Defendant has appealed from the judgment of conviction and from the order denying his motion for a new trial, and the sole ground urged by him for a reversal of the judgment and order is that the evidence is insufficient to support a finding that he was the man who committed the crimes charged. He argues that there were discrepancies in the testimony of the various witnesses and that they did not sufficiently identify him as the man who committed the offenses charged. Practically the entire brief of appellant is devoted to an argument as to the facts and conclusions that should be drawn therefrom. Respondent in reply asserts that the evidence upon the issue of identity is sufficient to support the judgment.

[1] An appellate court, in reviewing evidence, must presume that the evidence in support of the judgment is true and will resolve every substantial conflict in support of the judgment. (4 Cal.Jur.2d, Appeal and Error, ยง 575.)

[2] The weight of evidence is for the jury or trial court to determine, and where, as in the instant case, four eyewitnesses testified positively that appellant was the man who entered the cafe, brandished a gun and left in the green coupe, there is no reasonable basis for appellant's argument that the evidence is insufficient to support the judgment. Even granting that there were discrepancies in the testimony of the various witnesses as to details relating to identity, the evidence must be considered sufficient to establish that appellant was guilty of the offenses charged. It was for the trial judge who heard the testimony and observed the witnesses to believe or discredit the testimony of the witnesses, and the trial judge must have believed the People's witnesses when he rendered the verdict of guilty.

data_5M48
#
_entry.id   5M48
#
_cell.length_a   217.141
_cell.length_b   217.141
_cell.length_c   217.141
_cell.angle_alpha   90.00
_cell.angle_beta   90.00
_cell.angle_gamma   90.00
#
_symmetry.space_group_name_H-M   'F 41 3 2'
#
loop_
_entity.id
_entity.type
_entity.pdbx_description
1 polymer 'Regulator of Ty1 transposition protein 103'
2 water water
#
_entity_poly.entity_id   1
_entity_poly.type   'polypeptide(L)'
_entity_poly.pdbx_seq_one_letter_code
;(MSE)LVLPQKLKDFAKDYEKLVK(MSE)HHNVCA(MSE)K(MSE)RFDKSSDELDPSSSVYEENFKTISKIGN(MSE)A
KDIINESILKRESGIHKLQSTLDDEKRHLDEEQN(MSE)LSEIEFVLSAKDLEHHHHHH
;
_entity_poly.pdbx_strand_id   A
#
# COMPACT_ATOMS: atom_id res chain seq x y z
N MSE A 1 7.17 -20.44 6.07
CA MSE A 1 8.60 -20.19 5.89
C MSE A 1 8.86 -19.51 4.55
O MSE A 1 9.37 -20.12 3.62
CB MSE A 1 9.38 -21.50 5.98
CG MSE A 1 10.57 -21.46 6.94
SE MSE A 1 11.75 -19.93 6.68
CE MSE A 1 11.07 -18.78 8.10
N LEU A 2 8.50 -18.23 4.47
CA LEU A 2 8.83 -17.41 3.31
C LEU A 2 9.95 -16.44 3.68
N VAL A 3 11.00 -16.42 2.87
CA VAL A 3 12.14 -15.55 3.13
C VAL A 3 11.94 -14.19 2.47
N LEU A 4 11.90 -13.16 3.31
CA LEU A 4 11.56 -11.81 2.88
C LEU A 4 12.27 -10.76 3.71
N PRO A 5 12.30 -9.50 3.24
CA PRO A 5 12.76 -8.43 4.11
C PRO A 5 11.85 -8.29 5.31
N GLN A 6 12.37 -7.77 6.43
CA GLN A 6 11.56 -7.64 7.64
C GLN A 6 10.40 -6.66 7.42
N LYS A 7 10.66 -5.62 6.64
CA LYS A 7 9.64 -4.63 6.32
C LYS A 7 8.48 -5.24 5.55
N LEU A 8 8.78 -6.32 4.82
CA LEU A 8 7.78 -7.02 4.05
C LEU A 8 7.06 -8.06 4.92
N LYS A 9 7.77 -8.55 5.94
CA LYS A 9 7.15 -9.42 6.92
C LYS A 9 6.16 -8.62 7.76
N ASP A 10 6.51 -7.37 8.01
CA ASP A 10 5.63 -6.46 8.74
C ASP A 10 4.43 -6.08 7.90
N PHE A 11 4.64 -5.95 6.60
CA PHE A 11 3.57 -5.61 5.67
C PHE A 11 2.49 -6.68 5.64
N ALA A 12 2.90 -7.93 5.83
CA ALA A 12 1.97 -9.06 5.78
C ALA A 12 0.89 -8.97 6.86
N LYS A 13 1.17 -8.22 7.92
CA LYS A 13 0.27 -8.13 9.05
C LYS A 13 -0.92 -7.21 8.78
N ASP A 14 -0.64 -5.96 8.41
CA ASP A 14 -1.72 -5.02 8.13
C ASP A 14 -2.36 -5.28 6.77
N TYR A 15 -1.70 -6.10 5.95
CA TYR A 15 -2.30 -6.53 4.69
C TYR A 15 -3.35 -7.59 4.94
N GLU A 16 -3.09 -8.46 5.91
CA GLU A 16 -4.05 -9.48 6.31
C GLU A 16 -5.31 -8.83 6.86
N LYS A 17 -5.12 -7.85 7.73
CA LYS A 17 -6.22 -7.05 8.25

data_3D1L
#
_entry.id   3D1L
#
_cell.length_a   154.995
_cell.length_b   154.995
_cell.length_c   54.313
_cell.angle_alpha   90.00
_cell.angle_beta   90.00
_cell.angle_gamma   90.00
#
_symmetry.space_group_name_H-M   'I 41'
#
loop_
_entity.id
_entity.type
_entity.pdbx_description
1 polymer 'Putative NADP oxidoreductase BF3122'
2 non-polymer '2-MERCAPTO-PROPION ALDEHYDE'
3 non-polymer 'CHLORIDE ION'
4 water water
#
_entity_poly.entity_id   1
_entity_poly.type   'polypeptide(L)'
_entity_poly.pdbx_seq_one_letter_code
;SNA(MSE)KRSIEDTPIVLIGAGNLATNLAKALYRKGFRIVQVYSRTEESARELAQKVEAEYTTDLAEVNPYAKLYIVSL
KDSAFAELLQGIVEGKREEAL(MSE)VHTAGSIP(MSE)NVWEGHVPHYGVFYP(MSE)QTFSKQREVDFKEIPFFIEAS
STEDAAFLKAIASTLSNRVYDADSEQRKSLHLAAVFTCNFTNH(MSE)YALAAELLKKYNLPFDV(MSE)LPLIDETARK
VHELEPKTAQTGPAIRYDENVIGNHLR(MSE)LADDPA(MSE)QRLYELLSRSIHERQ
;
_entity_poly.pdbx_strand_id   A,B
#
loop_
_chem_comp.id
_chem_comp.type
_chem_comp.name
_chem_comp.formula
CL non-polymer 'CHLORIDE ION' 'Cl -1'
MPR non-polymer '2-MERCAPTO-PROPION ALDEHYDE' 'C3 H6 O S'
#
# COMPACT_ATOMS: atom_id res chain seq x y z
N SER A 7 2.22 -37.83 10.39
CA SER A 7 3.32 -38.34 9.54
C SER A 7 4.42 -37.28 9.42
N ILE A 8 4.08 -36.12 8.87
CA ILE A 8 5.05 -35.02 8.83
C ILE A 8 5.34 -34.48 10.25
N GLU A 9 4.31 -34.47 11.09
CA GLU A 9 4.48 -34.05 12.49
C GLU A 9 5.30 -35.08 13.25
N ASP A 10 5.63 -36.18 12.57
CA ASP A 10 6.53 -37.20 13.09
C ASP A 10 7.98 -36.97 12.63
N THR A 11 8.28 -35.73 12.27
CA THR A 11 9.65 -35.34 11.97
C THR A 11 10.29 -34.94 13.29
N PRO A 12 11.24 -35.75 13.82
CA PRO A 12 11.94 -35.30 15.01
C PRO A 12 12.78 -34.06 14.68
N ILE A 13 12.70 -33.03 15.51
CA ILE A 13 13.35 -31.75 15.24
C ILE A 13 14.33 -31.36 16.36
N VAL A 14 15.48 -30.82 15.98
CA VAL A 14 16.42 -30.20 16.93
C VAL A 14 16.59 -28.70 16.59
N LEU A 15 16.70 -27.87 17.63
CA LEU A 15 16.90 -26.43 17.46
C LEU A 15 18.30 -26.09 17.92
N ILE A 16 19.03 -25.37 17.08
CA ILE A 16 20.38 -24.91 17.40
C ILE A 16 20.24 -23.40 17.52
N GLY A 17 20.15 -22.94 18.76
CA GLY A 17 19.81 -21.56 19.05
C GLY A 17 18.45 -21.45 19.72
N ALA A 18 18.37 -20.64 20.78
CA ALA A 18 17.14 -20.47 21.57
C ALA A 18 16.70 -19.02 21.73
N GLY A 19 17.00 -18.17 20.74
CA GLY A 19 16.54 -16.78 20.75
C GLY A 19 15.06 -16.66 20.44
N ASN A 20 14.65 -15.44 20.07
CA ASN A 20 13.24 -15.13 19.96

[3] As this court said in the recent case of People v. Carter, 116 Cal. App. 2d 533, at page 540 [253 P.2d 1016]:

"However, as pointed out by respondent, identification is a matter for jury determination, and the record shows that the identification of appellant by both Lane and Perez at the trial was without qualification. Any want of positiveness would go only to the weight of the testimony and the question was one for the jury to determine."

[4] Also, in People v. Harris, 87 Cal. App. 2d 818, the court said at page 823 [198 P.2d 60]:

"It is not required that one accused of crime be identified to an absolute certainty or positively or in a manner free from inconsistencies. If the testimony of the identifying witnesses is worthy of credence and convinces the jury, the latter's finding [119 Cal. App. 2d 640] is final unless the trial judge should with his intimate knowledge of the witness' behavior upset the verdict. [Citing cases.] It is not essential that the witness be free from doubt as to one's identity. He may testify that in his belief, opinion or judgment the accused is the person who perpetrated the crime. The want of positiveness goes only to the weight of the testimony. [Citing cases.]"

See, also, People v. Coley, 61 Cal. App. 2d 810 [143 P.2d 755].

Judgment and order are affirmed.

Van Dyke, P. J., and Peek, J., concurred.